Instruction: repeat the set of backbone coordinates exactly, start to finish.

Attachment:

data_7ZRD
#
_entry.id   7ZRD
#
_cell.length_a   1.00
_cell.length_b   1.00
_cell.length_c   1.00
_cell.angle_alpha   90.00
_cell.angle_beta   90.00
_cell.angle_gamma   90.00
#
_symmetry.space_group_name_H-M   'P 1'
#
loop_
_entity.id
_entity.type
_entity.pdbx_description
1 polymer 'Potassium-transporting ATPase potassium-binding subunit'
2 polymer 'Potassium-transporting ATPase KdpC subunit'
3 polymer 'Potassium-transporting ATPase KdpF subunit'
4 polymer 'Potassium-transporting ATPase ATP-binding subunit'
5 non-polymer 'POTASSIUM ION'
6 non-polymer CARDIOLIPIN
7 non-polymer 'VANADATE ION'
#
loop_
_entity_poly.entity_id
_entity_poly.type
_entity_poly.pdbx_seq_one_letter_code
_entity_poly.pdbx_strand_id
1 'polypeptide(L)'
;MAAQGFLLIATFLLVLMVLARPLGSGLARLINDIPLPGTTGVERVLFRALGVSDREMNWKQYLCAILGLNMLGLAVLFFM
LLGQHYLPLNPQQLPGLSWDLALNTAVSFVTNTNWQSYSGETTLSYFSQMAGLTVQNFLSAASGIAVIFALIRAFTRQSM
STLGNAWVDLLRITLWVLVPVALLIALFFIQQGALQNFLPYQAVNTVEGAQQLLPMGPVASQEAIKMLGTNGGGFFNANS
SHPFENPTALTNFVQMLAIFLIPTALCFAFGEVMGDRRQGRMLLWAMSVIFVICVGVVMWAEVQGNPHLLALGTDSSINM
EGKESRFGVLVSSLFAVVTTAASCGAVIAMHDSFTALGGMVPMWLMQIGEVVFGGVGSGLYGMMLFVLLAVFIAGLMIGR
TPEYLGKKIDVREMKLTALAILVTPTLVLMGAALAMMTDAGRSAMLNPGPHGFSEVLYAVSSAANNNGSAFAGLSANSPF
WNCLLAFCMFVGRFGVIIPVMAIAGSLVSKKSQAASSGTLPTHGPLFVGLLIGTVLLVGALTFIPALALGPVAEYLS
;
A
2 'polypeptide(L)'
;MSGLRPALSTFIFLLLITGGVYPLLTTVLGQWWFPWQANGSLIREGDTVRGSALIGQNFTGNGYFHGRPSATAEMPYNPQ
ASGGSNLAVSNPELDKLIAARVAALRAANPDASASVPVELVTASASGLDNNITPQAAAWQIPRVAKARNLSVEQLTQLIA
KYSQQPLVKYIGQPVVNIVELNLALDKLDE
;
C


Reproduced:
data_7ZRD
#
_entry.id   7ZRD
#
_cell.length_a   1.00
_cell.length_b   1.00
_cell.length_c   1.00
_cell.angle_alpha   90.00
_cell.angle_beta   90.00
_cell.angle_gamma   90.00
#
_symmetry.space_group_name_H-M   'P 1'
#
loop_
_entity.id
_entity.type
_entity.pdbx_description
1 polymer 'Potassium-transporting ATPase potassium-binding subunit'
2 polymer 'Potassium-transporting ATPase KdpC subunit'
3 polymer 'Potassium-transporting ATPase KdpF subunit'
4 polymer 'Potassium-transporting ATPase ATP-binding subunit'
5 non-polymer 'POTASSIUM ION'
6 non-polymer CARDIOLIPIN
7 non-polymer 'VANADATE ION'
#
loop_
_entity_poly.entity_id
_entity_poly.type
_entity_poly.pdbx_seq_one_letter_code
_entity_poly.pdbx_strand_id
1 'polypeptide(L)'
;MAAQGFLLIATFLLVLMVLARPLGSGLARLINDIPLPGTTGVERVLFRALGVSDREMNWKQYLCAILGLNMLGLAVLFFM
LLGQHYLPLNPQQLPGLSWDLALNTAVSFVTNTNWQSYSGETTLSYFSQMAGLTVQNFLSAASGIAVIFALIRAFTRQSM
STLGNAWVDLLRITLWVLVPVALLIALFFIQQGALQNFLPYQAVNTVEGAQQLLPMGPVASQEAIKMLGTNGGGFFNANS
SHPFENPTALTNFVQMLAIFLIPTALCFAFGEVMGDRRQGRMLLWAMSVIFVICVGVVMWAEVQGNPHLLALGTDSSINM
EGKESRFGVLVSSLFAVVTTAASCGAVIAMHDSFTALGGMVPMWLMQIGEVVFGGVGSGLYGMMLFVLLAVFIAGLMIGR
TPEYLGKKIDVREMKLTALAILVTPTLVLMGAALAMMTDAGRSAMLNPGPHGFSEVLYAVSSAANNNGSAFAGLSANSPF
WNCLLAFCMFVGRFGVIIPVMAIAGSLVSKKSQAASSGTLPTHGPLFVGLLIGTVLLVGALTFIPALALGPVAEYLS
;
A
2 'polypeptide(L)'
;MSGLRPALSTFIFLLLITGGVYPLLTTVLGQWWFPWQANGSLIREGDTVRGSALIGQNFTGNGYFHGRPSATAEMPYNPQ
ASGGSNLAVSNPELDKLIAARVAALRAANPDASASVPVELVTASASGLDNNITPQAAAWQIPRVAKARNLSVEQLTQLIA
KYSQQPLVKYIGQPVVNIVELNLALDKLDE
;
C